Labor Day cycling event at key stage
Promoters of what would be called the Rocky Mountain Classic last week told Vail leaders – who’ve committed as much as $205,000 to marketing the event – that, even though no title sponsors have been signed to fund it, they remain optimistic the necessary deals will be made soon.
“We’ve worked hard to bring this event to fruition,” Dave Chauner, president and chief executive officer of Threshold Sports LLC, a Pennsylvania-based company that specializes in organizing major cycling events, told the Town Council. “Success is just around the corner.”
Three days of cycling
The Rocky Mountain Classic is already listed on the 2004 racing calendar of the Union Cycliste Internationale, the governing body of bicycle racing worldwide. Promoters says the event would include:
– Sept. 3 – a “grand fondo,” or “big ride”: a citizen’s tour of up to 2,000 riders beginning at Invesco Field at Mile High in Denver and ending in Vail Village.
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– Sept. 4 – a 110-mile road race for professionals and possibly other categories on a route throughout the Vail Valley, with most of the race taking place in the Vail Village.
– Labor Day, Sept. 5 – a criterium, or circuit race, for professionals and possibly other categories in Vail, similar to stages of the Coors Classic, the last major competitive road cycling event to visit the Vail Valley.
Promoters say the Vail-based event – part of a larger series of events called the Pro Cycling Tour, with similar, existing races in Philadelphia, New York and San Francisco that “attract crowds of up 300,000 people” – would bring more than 350 of the world’s best cyclists to town.
Last year, after a presentation by Rick Chastain of the Vail Valley Chamber and Tourism Bureau – who since has started his own local sports promotion company, Legacy Sports – the Vail Town Council ponied up $50,000 as seed money to pay for marketing the Rocky Mountain Classic, according to town records. The Vail Marketing District contributed another $30,000. Another $75,000 and $30,000, respectively, have been earmarked this year.
Chastain said local “in-kind sponsors” – such as Eagle County, Vail Resorts, the Vail Recreation District, Beaver Creek Resort Company and Colorado Mountain Express – have been lined up, and the Vail Marriott Mountain Resort and Spa has agreed to be the official “host hotel” for up to 900 room-nights. Some secondary sponsors, including Allsport, Speedplay and Mavic, have been secured, as well as a radio contract with the Clear Channel network. And the Denver Post has agreed to be the “official newspaper.”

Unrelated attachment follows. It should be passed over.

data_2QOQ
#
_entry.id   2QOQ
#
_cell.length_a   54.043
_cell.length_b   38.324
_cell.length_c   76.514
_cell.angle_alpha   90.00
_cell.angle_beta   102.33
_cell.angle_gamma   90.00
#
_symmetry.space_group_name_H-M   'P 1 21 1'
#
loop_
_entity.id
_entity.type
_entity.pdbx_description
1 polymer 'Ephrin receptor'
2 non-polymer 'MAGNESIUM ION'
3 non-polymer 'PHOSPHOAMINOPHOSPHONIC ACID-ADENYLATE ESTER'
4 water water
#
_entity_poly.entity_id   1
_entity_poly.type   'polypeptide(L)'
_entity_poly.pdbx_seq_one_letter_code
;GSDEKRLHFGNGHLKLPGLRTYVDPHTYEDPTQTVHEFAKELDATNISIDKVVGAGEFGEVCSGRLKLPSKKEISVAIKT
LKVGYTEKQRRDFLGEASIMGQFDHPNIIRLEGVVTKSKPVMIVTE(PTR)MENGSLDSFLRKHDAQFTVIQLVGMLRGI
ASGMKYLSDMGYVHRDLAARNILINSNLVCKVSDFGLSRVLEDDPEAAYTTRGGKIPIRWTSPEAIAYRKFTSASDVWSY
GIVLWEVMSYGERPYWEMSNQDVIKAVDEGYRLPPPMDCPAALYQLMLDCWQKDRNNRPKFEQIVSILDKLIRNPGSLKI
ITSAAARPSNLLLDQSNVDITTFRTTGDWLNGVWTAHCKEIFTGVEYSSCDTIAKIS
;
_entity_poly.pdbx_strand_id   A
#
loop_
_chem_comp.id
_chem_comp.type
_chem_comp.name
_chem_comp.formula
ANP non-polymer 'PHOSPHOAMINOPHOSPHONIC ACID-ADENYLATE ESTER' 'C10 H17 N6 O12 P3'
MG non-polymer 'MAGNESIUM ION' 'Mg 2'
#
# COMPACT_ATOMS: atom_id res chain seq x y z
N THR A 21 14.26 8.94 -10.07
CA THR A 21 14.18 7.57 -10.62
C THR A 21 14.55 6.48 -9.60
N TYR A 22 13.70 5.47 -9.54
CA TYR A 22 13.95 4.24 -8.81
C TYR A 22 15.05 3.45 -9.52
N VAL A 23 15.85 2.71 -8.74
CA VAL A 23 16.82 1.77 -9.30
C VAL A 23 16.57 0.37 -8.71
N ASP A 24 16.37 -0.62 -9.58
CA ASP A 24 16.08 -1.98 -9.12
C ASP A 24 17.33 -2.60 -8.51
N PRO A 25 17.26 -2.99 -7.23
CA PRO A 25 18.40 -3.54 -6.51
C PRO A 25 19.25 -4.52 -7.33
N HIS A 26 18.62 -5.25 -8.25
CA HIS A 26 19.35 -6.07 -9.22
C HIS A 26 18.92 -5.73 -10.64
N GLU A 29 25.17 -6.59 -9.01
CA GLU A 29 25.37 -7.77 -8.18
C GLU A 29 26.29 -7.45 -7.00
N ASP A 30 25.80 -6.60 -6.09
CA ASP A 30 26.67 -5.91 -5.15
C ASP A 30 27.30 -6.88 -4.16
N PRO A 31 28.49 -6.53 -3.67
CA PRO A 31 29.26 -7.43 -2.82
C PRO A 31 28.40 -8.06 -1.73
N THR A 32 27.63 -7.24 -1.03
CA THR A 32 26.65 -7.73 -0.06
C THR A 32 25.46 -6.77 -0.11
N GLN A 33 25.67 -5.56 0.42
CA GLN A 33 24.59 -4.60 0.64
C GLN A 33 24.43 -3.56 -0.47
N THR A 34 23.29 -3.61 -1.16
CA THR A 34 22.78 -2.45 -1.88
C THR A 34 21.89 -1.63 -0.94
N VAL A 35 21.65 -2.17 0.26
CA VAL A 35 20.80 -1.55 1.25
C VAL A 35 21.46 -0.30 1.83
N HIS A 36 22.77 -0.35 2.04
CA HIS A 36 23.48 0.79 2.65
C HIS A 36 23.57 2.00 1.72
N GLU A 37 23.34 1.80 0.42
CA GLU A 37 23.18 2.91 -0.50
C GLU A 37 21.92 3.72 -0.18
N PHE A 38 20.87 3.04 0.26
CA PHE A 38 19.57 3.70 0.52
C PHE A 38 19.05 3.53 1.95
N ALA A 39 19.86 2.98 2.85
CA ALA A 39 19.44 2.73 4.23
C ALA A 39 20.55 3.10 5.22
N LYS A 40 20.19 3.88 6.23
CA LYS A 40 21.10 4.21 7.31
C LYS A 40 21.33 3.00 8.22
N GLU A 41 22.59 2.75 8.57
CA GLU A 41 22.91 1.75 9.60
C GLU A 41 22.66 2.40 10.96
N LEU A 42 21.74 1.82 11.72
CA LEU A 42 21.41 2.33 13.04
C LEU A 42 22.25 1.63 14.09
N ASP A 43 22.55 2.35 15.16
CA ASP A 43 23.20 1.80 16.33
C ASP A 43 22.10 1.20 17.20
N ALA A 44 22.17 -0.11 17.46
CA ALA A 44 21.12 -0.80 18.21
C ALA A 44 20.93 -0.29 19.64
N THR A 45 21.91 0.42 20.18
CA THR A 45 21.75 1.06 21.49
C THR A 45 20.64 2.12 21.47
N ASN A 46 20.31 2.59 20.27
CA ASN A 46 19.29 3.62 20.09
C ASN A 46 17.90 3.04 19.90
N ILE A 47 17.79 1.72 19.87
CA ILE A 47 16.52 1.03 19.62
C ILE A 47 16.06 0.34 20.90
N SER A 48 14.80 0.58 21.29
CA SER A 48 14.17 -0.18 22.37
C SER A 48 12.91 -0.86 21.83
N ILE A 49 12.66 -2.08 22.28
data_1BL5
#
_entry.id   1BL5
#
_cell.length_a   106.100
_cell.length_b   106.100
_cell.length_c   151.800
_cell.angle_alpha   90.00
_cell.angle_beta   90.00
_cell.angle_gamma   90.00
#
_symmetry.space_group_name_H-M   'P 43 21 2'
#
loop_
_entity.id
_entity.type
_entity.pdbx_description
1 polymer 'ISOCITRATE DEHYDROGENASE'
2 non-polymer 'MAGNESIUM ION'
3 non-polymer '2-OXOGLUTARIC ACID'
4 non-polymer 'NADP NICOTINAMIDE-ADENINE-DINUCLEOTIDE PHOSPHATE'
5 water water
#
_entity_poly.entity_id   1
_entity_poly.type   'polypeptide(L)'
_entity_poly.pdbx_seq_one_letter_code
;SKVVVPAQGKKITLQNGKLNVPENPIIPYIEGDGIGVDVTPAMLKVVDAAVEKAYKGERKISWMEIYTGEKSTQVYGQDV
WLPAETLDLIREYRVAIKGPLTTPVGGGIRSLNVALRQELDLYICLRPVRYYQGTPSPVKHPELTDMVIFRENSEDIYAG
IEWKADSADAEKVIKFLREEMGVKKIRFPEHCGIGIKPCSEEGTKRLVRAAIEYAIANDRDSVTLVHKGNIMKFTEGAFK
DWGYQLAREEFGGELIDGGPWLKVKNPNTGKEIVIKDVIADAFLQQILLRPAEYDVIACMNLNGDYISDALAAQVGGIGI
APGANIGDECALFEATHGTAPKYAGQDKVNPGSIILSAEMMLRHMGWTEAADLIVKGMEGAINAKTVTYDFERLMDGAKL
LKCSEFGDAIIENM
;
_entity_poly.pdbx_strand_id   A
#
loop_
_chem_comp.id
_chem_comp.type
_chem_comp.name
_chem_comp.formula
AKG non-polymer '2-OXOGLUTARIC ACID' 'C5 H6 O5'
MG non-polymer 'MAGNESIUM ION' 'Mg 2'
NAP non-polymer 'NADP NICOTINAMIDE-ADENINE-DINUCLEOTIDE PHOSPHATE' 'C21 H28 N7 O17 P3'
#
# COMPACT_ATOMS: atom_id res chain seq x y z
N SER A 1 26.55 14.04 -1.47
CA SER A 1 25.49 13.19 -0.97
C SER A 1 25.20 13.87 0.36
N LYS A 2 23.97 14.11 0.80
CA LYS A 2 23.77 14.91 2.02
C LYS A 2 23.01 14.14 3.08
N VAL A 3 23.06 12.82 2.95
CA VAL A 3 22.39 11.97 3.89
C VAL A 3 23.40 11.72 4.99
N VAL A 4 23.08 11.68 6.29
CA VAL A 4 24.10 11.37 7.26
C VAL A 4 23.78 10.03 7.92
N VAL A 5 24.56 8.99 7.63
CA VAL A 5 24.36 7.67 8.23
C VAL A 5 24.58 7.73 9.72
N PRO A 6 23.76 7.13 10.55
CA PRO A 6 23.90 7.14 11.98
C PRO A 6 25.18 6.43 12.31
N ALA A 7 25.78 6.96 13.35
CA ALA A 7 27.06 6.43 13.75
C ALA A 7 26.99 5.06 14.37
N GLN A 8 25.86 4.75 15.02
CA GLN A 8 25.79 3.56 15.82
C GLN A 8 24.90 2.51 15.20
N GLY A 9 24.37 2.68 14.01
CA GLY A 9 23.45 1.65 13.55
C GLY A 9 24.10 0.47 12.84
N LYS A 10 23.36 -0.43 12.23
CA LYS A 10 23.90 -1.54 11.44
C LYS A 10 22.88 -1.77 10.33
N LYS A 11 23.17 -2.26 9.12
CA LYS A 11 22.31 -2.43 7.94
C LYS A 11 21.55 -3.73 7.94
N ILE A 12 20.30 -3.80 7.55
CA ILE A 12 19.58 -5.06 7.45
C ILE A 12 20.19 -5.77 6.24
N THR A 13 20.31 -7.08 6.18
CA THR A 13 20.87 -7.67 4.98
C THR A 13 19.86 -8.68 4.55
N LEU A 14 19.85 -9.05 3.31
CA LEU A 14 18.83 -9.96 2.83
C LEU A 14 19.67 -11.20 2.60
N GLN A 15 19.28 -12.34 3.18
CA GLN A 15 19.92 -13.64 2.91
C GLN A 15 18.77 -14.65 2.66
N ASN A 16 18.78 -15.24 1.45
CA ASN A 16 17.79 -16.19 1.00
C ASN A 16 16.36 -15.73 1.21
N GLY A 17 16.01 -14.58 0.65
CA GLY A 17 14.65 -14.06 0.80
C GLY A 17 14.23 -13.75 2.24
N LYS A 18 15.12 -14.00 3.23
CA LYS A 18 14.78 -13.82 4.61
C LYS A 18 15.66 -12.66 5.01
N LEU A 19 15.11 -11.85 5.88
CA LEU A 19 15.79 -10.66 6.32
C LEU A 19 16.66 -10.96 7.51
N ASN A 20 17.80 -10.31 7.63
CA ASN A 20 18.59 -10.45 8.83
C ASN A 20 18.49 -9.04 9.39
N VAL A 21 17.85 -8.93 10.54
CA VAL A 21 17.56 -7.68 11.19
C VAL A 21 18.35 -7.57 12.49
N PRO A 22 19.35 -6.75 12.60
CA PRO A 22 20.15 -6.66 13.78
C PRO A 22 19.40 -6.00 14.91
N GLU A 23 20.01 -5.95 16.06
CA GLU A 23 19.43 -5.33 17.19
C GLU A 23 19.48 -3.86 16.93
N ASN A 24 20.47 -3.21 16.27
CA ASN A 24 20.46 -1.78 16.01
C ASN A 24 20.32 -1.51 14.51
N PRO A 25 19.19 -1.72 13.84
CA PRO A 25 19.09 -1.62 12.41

“Sounds like they’re making progress,” said Vail Town Manager Stan Zemler.
Title sponsorships, however, remain elusive. Chastain said in December he hoped to have contracts signed by January. According to information he supplied last week, prospective title sponsors have included companies that sell: imported automobiles; beer; liquor; cable television; energy bars; air travel; carbonated beverages; bottles water; mutual funds; and insurance.
“We’re working with 10 sponsors in the Denver area, and we have some verbal agreements,” Lee Caruthers, a Denver-based marketer working with Threshold Sports, told the Town Council.
Securing television coverage also has been part of the marketing strategy, and Chauner said he is working with Comcast and the Outdoor Life Network “to produce a cable program.” Efforts to court network television, such as ABC and CBS, have proven problematic.
“I’m a little surprised by the lack of interest by Denver TV,” said Vail Town Councilman Dick Cleveland.
“With presidential elections in November, so much of the (advertising) inventory is used by political campaigns,” Chauner explained. “And it’s a difficult time with fall sweeps. The networks are pushing everything they can for fall ratings.”
Although everyone involved with bringing the Rocky Mountain Classic to Vail this year appears to remain optimistic, the effort to do so has reached a critical stage. After all, the professional cycling season in Europe is already underway, and top riders and their teams typically have their schedule of appearances finalized by mid-spring.
The Vail race’s spot on the calendar several weeks after cycling’s biggest event, the Tour de France in July, also presents major obstacles for teams with designs on other major European events, such as the Olympics in late-August, the Tour of Spain in September, the World Championships in October and several World Cup events. If the Vail race indeed does happen, in all likelihood cycling’s big professional teams would field second-string squads.
Chastain, as early as 2002, said he hoped to attract Tour de France champion and American cycling hero Lance Armstrong of the U.S. Postal Service team to the Rocky Mountain Classic, but talk of that slowly subsided. After all, the Texan, who specializes in winning the Tour de France, is known for practically hanging up his bike after the Tour every year.
Attracting Armstrong in 2004 has an added twist, too: Having tied the record of winning the French tour five times, he is going for a record sixth victory this year, and whether he wins or not he and his team may be an extremely valuable commodity on the post-Tour exhibition circuit. And if he sets his sights on an Olympic medal, his presence in Vail could be highly unlikely.
Still, Chauner said last week during the public meeting the Postal Service team “very likely” would field a team – and he’s not ruling out the possibility Armstrong would make an appearance.